A grant has been awarded to Drs. Kirk, Houde, Darnell, and DebBurman in the Biology Department at Lake Forest College to acquire a state-of-the-art multi-imaging system to further biological research and enhance the undergraduate biology curriculum. Faculty in the biology department currently utilize molecular techniques to research basic aspects of biology such as chromosome replication, neural development and degeneration, and the evolution of sexual behavior. The multi-imaging system will allow the department to transition from conventional analyses of protein and DNA to a highly sensitive and quantitative approach utilizing fluorescent and radioactive signal detection.

Faculty-student collaborative research and teaching at Lake Forest College relies heavily on the use of modern molecular techniques in order to visualize a particular class of DNA or protein, separated from all other molecules of its kind. For example, Dr. Karen Kirk studies the interaction of specific proteins that bind to telomeres, the ends of chromosomes, in the cell cycle of the protozoan, Tetrahymena. Dr. Diana Darnell studies the expression of certain genes affecting neural development in chick, and Dr. Shubhik DebBurman studies the effects of protein-remodeling factors on human disease-associated proteins in yeast. Dr. Anne Houde will initiate a new molecular fingerprinting project in her ongoing studies of the evolution of sexual behavior and color polymorphism in guppies. The multi-imaging system is so versatile that it can be used in all these research contexts. Data will be collected much more efficiently and quantitatively from a variety of techniques, including agarose and acrylamide gel electrophoresis of nucleic acids and proteins, polymerase chain reaction (PCR), colony library screening, and Southern, Northern, and Western blotting. Acquisition of the multi-imaging system will allow more rapid processing of the data and hence greater throughput in laboratory procedures and will extend quantification capabilities to allow faculty and students to employ new experimental approaches.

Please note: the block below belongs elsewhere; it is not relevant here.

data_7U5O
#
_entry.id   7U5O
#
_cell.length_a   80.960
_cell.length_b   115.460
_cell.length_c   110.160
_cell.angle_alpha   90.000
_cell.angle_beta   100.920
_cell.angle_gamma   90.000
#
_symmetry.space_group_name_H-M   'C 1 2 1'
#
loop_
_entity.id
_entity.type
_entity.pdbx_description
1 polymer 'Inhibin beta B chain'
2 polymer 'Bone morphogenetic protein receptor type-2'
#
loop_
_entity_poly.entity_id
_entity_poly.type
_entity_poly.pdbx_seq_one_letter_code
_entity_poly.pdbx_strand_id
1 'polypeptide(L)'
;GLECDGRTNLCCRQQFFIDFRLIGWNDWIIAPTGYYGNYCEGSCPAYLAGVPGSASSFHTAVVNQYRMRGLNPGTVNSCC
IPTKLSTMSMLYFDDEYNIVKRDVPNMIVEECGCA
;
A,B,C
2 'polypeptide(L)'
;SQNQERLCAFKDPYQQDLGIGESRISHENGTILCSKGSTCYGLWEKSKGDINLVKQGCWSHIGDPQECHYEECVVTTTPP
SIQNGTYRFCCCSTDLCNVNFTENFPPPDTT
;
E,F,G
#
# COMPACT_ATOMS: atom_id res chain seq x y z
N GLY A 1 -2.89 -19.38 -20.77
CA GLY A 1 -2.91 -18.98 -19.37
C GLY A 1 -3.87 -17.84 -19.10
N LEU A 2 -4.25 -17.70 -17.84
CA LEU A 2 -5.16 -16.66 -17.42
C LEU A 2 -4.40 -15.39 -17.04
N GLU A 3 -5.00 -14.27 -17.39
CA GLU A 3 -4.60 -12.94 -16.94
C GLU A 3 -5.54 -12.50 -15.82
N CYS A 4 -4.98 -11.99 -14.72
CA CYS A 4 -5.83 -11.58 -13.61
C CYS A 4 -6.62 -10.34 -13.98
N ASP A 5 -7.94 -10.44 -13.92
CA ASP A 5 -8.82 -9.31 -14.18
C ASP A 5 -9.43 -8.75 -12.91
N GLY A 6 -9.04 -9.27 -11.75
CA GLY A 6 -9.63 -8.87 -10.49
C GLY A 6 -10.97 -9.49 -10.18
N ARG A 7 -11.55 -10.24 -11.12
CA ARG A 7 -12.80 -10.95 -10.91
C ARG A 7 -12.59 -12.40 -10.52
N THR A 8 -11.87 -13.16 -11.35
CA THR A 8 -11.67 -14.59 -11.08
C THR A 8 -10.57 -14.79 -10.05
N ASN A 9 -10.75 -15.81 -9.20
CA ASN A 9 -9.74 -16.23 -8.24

Lake Forest College and its Biology Department are committed to an educational mission that stresses integration of research and teaching and provides an environment in which students can engage in original, publishable research. Students majoring in biology at Lake Forest College receive training in modern research methods through these research programs and through their course work. The undergraduate biology curriculum emphasizes student-designed investigation using current technology. This kind of environment in small colleges has been shown to contribute disproportionately to the pool of future research scientists. Lake Forest College has a strong track record in collaborative faculty-student research and will benefit substantially from the availability of a state-of-the-art multi-imaging system. Ultimately, the enhancement of the research and training capabilities of the biology department will help attract larger numbers of talented students interested in research and research careers. Currently, the majority of biology majors at Lake Forest College are women and a significant number are minority students. The college is strongly committed to recruitment of underrepresented groups and improved research facilities will help to achieve this goal.

National Science Foundation (NSF)
Division of Biological Infrastructure (DBI)
Standard Grant (Standard)
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Program Officer
Mark A. Farmer
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Lake Forest College
Lake Forest
United States
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